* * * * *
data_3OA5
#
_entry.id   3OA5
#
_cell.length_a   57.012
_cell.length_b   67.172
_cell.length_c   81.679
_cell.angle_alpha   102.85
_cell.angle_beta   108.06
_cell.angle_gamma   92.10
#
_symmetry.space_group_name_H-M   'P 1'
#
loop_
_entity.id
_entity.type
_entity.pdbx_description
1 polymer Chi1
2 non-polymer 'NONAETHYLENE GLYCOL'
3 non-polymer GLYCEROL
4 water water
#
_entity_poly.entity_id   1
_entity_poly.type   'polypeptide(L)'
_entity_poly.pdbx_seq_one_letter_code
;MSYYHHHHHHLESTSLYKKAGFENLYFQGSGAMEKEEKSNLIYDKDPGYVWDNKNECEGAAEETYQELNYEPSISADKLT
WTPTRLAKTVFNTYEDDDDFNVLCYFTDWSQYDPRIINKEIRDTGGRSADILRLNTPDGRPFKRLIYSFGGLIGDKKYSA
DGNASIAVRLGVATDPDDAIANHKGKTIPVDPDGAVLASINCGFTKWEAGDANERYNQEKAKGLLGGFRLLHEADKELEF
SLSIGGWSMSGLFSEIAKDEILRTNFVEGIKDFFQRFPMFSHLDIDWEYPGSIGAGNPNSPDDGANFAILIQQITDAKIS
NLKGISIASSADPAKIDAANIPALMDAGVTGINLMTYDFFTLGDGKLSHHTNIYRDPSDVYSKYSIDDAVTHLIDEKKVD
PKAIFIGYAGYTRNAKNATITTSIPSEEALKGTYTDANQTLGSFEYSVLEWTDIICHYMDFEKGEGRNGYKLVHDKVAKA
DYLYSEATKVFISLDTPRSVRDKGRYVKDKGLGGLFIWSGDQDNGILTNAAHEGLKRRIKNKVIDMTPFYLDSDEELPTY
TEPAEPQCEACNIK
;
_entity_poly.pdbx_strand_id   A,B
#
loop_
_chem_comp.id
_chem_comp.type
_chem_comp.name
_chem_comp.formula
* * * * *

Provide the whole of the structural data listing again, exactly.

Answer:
data_3OA5
#
_entry.id   3OA5
#
_cell.length_a   57.012
_cell.length_b   67.172
_cell.length_c   81.679
_cell.angle_alpha   102.85
_cell.angle_beta   108.06
_cell.angle_gamma   92.10
#
_symmetry.space_group_name_H-M   'P 1'
#
loop_
_entity.id
_entity.type
_entity.pdbx_description
1 polymer Chi1
2 non-polymer 'NONAETHYLENE GLYCOL'
3 non-polymer GLYCEROL
4 water water
#
_entity_poly.entity_id   1
_entity_poly.type   'polypeptide(L)'
_entity_poly.pdbx_seq_one_letter_code
;MSYYHHHHHHLESTSLYKKAGFENLYFQGSGAMEKEEKSNLIYDKDPGYVWDNKNECEGAAEETYQELNYEPSISADKLT
WTPTRLAKTVFNTYEDDDDFNVLCYFTDWSQYDPRIINKEIRDTGGRSADILRLNTPDGRPFKRLIYSFGGLIGDKKYSA
DGNASIAVRLGVATDPDDAIANHKGKTIPVDPDGAVLASINCGFTKWEAGDANERYNQEKAKGLLGGFRLLHEADKELEF
SLSIGGWSMSGLFSEIAKDEILRTNFVEGIKDFFQRFPMFSHLDIDWEYPGSIGAGNPNSPDDGANFAILIQQITDAKIS
NLKGISIASSADPAKIDAANIPALMDAGVTGINLMTYDFFTLGDGKLSHHTNIYRDPSDVYSKYSIDDAVTHLIDEKKVD
PKAIFIGYAGYTRNAKNATITTSIPSEEALKGTYTDANQTLGSFEYSVLEWTDIICHYMDFEKGEGRNGYKLVHDKVAKA
DYLYSEATKVFISLDTPRSVRDKGRYVKDKGLGGLFIWSGDQDNGILTNAAHEGLKRRIKNKVIDMTPFYLDSDEELPTY
TEPAEPQCEACNIK
;
_entity_poly.pdbx_strand_id   A,B
#
loop_
_chem_comp.id
_chem_comp.type
_chem_comp.name
_chem_comp.formula